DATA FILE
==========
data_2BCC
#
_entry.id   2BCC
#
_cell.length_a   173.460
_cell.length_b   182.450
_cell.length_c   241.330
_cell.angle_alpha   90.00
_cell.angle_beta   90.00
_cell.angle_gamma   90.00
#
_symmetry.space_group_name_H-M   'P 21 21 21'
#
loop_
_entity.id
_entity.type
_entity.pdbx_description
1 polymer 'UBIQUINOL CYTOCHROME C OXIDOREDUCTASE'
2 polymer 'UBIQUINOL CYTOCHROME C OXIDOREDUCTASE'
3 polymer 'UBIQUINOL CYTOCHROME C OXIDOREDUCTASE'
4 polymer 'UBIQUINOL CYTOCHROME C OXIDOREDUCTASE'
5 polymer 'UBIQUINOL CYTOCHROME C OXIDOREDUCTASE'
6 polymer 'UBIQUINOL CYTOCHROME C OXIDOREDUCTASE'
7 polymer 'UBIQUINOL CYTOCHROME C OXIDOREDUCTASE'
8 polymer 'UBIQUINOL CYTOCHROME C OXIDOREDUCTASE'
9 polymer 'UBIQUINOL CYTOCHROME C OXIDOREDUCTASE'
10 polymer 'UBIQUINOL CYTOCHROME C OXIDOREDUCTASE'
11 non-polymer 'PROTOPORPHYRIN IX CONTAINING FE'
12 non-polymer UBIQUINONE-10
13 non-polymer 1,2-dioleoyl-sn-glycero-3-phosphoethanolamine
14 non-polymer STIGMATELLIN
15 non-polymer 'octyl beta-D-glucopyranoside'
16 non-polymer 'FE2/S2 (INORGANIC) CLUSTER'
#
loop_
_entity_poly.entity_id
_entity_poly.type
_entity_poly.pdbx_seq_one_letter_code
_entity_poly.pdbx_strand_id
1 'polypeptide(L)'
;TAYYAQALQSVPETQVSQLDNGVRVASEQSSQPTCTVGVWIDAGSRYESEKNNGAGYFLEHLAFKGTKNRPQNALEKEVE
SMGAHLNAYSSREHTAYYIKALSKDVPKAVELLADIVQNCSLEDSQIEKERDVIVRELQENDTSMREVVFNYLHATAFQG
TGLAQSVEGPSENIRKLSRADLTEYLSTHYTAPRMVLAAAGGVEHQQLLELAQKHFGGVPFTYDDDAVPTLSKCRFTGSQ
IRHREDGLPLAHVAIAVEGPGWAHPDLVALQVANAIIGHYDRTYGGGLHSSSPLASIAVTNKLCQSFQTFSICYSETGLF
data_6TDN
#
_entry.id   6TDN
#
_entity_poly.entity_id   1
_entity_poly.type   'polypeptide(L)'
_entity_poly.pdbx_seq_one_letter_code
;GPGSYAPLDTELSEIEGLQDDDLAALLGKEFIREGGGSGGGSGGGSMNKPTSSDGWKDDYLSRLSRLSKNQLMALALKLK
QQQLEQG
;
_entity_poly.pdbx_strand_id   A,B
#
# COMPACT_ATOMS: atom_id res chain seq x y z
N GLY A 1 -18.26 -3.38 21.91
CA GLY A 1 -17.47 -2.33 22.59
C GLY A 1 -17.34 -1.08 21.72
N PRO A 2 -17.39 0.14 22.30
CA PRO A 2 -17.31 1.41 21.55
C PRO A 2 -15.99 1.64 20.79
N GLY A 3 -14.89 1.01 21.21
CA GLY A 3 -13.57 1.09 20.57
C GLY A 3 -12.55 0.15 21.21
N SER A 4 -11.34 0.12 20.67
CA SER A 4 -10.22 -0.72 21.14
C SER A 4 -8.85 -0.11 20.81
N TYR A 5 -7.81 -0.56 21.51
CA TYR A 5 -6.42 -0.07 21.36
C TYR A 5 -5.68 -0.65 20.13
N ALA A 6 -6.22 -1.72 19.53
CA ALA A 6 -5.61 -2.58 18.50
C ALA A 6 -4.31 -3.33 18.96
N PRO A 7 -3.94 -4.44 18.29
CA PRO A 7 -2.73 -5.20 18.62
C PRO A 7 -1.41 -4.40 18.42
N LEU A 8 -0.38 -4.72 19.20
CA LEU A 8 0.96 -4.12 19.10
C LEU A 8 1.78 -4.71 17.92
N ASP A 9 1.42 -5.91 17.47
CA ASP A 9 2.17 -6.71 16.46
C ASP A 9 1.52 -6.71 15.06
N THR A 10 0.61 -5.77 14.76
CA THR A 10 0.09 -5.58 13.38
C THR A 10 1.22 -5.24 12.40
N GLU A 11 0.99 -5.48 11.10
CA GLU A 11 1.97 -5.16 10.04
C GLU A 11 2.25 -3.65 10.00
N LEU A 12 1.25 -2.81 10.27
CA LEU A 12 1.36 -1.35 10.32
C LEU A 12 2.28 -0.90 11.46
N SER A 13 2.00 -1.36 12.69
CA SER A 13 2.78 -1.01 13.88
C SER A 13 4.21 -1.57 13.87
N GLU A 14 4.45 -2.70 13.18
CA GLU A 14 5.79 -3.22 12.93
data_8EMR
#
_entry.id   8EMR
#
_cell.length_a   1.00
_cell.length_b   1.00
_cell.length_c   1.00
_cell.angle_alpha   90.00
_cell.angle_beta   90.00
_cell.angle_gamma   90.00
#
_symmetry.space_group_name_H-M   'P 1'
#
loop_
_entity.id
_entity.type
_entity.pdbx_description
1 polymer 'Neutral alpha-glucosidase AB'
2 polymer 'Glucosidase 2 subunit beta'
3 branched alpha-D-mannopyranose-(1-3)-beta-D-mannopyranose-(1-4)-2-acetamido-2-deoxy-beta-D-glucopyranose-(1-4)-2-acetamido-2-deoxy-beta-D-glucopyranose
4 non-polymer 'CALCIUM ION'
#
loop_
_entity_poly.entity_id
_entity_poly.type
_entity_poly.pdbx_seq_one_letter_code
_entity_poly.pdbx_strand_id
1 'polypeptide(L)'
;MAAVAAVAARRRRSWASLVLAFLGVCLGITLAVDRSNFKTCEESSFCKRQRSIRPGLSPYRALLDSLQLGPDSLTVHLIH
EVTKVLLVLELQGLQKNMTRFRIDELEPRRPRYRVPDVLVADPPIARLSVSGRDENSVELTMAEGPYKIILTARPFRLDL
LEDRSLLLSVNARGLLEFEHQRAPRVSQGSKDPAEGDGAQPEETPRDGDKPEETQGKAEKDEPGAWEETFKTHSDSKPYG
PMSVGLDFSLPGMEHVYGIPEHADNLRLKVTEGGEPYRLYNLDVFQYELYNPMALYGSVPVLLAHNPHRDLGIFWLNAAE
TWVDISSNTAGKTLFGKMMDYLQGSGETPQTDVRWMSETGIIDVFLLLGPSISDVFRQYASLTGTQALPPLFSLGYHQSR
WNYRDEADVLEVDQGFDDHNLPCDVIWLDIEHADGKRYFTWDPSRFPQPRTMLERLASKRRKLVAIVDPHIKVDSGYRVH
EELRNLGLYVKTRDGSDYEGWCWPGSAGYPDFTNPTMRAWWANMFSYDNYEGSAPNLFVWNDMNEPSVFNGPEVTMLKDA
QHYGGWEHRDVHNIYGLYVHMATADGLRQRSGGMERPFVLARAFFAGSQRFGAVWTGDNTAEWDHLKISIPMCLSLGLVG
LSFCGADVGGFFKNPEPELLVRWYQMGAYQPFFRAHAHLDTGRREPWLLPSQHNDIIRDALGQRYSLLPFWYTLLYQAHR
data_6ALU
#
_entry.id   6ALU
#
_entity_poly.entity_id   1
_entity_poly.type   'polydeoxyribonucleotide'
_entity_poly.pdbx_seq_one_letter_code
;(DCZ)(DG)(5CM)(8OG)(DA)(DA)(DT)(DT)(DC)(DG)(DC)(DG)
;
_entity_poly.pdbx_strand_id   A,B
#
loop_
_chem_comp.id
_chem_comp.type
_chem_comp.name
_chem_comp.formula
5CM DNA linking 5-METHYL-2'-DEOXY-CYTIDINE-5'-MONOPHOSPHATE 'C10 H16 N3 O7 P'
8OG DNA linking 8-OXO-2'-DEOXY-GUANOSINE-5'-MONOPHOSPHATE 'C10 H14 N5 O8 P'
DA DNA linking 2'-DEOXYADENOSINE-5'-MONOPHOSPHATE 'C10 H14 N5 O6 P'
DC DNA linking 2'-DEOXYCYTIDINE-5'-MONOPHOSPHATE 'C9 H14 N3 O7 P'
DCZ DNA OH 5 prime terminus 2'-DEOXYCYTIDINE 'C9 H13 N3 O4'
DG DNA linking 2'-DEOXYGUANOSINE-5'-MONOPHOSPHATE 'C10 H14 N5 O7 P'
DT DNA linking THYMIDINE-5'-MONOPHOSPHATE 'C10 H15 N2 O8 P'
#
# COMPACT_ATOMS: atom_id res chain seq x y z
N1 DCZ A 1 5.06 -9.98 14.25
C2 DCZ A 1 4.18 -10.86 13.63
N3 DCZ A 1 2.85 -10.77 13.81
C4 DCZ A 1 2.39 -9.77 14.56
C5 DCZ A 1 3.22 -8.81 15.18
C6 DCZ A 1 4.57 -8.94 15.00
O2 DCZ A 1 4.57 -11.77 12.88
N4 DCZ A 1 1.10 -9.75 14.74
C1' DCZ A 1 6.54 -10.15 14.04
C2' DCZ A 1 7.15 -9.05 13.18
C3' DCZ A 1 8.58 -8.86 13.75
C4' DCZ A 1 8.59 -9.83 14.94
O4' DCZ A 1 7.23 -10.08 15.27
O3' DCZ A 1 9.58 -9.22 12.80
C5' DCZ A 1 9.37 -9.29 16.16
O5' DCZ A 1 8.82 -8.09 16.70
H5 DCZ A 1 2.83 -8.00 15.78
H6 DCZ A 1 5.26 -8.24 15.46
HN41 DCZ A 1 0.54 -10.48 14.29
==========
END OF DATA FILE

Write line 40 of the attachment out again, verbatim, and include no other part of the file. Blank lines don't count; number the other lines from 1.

1 'polypeptide(L)'